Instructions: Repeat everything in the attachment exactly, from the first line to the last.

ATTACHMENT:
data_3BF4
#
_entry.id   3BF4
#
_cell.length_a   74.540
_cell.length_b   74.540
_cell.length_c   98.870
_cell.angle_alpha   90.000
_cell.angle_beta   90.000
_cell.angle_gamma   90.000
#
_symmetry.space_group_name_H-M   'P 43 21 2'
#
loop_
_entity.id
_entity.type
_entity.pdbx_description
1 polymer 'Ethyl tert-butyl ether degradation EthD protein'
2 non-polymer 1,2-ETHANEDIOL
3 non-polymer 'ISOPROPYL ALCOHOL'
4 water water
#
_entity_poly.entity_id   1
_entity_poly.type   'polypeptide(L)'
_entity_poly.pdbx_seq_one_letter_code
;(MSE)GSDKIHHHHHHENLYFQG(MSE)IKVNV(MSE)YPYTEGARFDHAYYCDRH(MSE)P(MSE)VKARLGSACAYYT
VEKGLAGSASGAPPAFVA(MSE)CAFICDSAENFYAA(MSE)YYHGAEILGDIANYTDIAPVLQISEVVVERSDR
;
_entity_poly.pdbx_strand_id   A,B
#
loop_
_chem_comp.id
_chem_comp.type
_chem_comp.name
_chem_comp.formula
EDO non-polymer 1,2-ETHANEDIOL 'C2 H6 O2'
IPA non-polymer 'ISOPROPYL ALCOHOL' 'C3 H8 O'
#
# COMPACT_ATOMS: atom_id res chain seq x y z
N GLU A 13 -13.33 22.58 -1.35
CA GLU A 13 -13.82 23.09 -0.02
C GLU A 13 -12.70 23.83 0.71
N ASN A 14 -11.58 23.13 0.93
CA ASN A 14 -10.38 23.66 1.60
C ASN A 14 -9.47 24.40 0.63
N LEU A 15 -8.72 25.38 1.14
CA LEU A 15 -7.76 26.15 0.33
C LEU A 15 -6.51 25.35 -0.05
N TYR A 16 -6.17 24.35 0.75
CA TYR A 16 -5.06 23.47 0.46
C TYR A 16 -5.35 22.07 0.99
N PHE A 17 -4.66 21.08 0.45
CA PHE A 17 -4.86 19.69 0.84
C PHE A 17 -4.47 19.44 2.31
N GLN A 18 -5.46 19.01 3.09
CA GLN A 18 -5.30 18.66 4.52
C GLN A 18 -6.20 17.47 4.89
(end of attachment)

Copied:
data_3BF4
#
_entry.id   3BF4
#
_cell.length_a   74.540
_cell.length_b   74.540
_cell.length_c   98.870
_cell.angle_alpha   90.000
_cell.angle_beta   90.000
_cell.angle_gamma   90.000
#
_symmetry.space_group_name_H-M   'P 43 21 2'
#
loop_
_entity.id
_entity.type
_entity.pdbx_description
1 polymer 'Ethyl tert-butyl ether degradation EthD protein'
2 non-polymer 1,2-ETHANEDIOL
3 non-polymer 'ISOPROPYL ALCOHOL'
4 water water
#
_entity_poly.entity_id   1
_entity_poly.type   'polypeptide(L)'
_entity_poly.pdbx_seq_one_letter_code
;(MSE)GSDKIHHHHHHENLYFQG(MSE)IKVNV(MSE)YPYTEGARFDHAYYCDRH(MSE)P(MSE)VKARLGSACAYYT
VEKGLAGSASGAPPAFVA(MSE)CAFICDSAENFYAA(MSE)YYHGAEILGDIANYTDIAPVLQISEVVVERSDR
;
_entity_poly.pdbx_strand_id   A,B
#
loop_
_chem_comp.id
_chem_comp.type
_chem_comp.name
_chem_comp.formula
EDO non-polymer 1,2-ETHANEDIOL 'C2 H6 O2'
IPA non-polymer 'ISOPROPYL ALCOHOL' 'C3 H8 O'
#
# COMPACT_ATOMS: atom_id res chain seq x y z
N GLU A 13 -13.33 22.58 -1.35
CA GLU A 13 -13.82 23.09 -0.02
C GLU A 13 -12.70 23.83 0.71
N ASN A 14 -11.58 23.13 0.93
CA ASN A 14 -10.38 23.66 1.60
C ASN A 14 -9.47 24.40 0.63
N LEU A 15 -8.72 25.38 1.14
CA LEU A 15 -7.76 26.15 0.33
C LEU A 15 -6.51 25.35 -0.05
N TYR A 16 -6.17 24.35 0.75
CA TYR A 16 -5.06 23.47 0.46
C TYR A 16 -5.35 22.07 0.99
N PHE A 17 -4.66 21.08 0.45
CA PHE A 17 -4.86 19.69 0.84
C PHE A 17 -4.47 19.44 2.31
N GLN A 18 -5.46 19.01 3.09
CA GLN A 18 -5.30 18.66 4.52
C GLN A 18 -6.20 17.47 4.89